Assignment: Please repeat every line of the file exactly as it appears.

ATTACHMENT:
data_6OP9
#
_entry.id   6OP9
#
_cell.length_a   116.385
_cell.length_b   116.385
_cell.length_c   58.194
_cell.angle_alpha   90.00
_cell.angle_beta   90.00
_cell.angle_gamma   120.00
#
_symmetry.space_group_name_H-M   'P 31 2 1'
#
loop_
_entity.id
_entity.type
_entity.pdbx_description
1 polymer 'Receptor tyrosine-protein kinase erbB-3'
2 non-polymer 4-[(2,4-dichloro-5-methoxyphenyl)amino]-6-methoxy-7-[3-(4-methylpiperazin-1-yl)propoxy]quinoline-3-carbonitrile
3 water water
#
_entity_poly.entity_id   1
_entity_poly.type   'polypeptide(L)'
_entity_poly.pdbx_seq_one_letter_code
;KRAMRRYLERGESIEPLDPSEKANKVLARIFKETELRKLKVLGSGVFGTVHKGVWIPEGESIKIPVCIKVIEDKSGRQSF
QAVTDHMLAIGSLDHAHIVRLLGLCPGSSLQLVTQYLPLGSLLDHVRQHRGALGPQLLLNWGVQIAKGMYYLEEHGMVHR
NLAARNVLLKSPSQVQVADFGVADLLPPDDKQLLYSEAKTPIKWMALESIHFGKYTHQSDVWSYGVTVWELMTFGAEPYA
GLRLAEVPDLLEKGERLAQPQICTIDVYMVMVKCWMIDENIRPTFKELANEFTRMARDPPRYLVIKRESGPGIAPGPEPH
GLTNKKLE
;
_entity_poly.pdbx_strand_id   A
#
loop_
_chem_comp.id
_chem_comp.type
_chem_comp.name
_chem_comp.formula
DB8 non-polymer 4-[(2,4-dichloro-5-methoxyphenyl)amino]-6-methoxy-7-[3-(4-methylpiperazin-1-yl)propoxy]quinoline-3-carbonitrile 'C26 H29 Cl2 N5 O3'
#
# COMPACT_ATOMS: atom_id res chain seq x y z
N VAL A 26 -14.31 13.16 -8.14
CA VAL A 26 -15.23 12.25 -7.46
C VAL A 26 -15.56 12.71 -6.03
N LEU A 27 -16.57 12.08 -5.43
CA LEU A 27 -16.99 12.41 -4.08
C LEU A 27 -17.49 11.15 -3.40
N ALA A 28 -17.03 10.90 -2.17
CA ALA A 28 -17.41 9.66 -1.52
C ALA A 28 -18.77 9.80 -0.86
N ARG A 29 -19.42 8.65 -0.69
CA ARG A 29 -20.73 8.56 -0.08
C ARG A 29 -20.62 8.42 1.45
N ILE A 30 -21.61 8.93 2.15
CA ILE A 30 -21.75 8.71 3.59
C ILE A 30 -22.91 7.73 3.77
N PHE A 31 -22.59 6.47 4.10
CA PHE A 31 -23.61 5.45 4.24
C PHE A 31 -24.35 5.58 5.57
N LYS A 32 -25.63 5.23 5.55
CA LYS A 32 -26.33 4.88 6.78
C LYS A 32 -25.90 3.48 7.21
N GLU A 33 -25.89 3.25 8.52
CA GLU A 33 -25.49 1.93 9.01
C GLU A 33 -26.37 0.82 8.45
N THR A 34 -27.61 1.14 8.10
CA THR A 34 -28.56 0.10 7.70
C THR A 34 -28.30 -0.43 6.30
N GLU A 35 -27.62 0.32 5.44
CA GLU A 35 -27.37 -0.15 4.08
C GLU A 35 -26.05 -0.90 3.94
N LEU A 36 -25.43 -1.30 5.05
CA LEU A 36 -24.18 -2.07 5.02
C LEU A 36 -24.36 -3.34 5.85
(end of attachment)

data_6OP9
#
_entry.id   6OP9
#
_cell.length_a   116.385
_cell.length_b   116.385
_cell.length_c   58.194
_cell.angle_alpha   90.00
_cell.angle_beta   90.00
_cell.angle_gamma   120.00
#
_symmetry.space_group_name_H-M   'P 31 2 1'
#
loop_
_entity.id
_entity.type
_entity.pdbx_description
1 polymer 'Receptor tyrosine-protein kinase erbB-3'
2 non-polymer 4-[(2,4-dichloro-5-methoxyphenyl)amino]-6-methoxy-7-[3-(4-methylpiperazin-1-yl)propoxy]quinoline-3-carbonitrile
3 water water
#
_entity_poly.entity_id   1
_entity_poly.type   'polypeptide(L)'
_entity_poly.pdbx_seq_one_letter_code
;KRAMRRYLERGESIEPLDPSEKANKVLARIFKETELRKLKVLGSGVFGTVHKGVWIPEGESIKIPVCIKVIEDKSGRQSF
QAVTDHMLAIGSLDHAHIVRLLGLCPGSSLQLVTQYLPLGSLLDHVRQHRGALGPQLLLNWGVQIAKGMYYLEEHGMVHR
NLAARNVLLKSPSQVQVADFGVADLLPPDDKQLLYSEAKTPIKWMALESIHFGKYTHQSDVWSYGVTVWELMTFGAEPYA
GLRLAEVPDLLEKGERLAQPQICTIDVYMVMVKCWMIDENIRPTFKELANEFTRMARDPPRYLVIKRESGPGIAPGPEPH
GLTNKKLE
;
_entity_poly.pdbx_strand_id   A
#
loop_
_chem_comp.id
_chem_comp.type
_chem_comp.name
_chem_comp.formula
DB8 non-polymer 4-[(2,4-dichloro-5-methoxyphenyl)amino]-6-methoxy-7-[3-(4-methylpiperazin-1-yl)propoxy]quinoline-3-carbonitrile 'C26 H29 Cl2 N5 O3'
#
# COMPACT_ATOMS: atom_id res chain seq x y z
N VAL A 26 -14.31 13.16 -8.14
CA VAL A 26 -15.23 12.25 -7.46
C VAL A 26 -15.56 12.71 -6.03
N LEU A 27 -16.57 12.08 -5.43
CA LEU A 27 -16.99 12.41 -4.08
C LEU A 27 -17.49 11.15 -3.40
N ALA A 28 -17.03 10.90 -2.17
CA ALA A 28 -17.41 9.66 -1.52
C ALA A 28 -18.77 9.80 -0.86
N ARG A 29 -19.42 8.65 -0.69
CA ARG A 29 -20.73 8.56 -0.08
C ARG A 29 -20.62 8.42 1.45
N ILE A 30 -21.61 8.93 2.15
CA ILE A 30 -21.75 8.71 3.59
C ILE A 30 -22.91 7.73 3.77
N PHE A 31 -22.59 6.47 4.10
CA PHE A 31 -23.61 5.45 4.24
C PHE A 31 -24.35 5.58 5.57
N LYS A 32 -25.63 5.23 5.55
CA LYS A 32 -26.33 4.88 6.78
C LYS A 32 -25.90 3.48 7.21
N GLU A 33 -25.89 3.25 8.52
CA GLU A 33 -25.49 1.93 9.01
C GLU A 33 -26.37 0.82 8.45
N THR A 34 -27.61 1.14 8.10
CA THR A 34 -28.56 0.10 7.70
C THR A 34 -28.30 -0.43 6.30
N GLU A 35 -27.62 0.32 5.44
CA GLU A 35 -27.37 -0.15 4.08
C GLU A 35 -26.05 -0.90 3.94
N LEU A 36 -25.43 -1.30 5.05
CA LEU A 36 -24.18 -2.07 5.02
C LEU A 36 -24.36 -3.34 5.85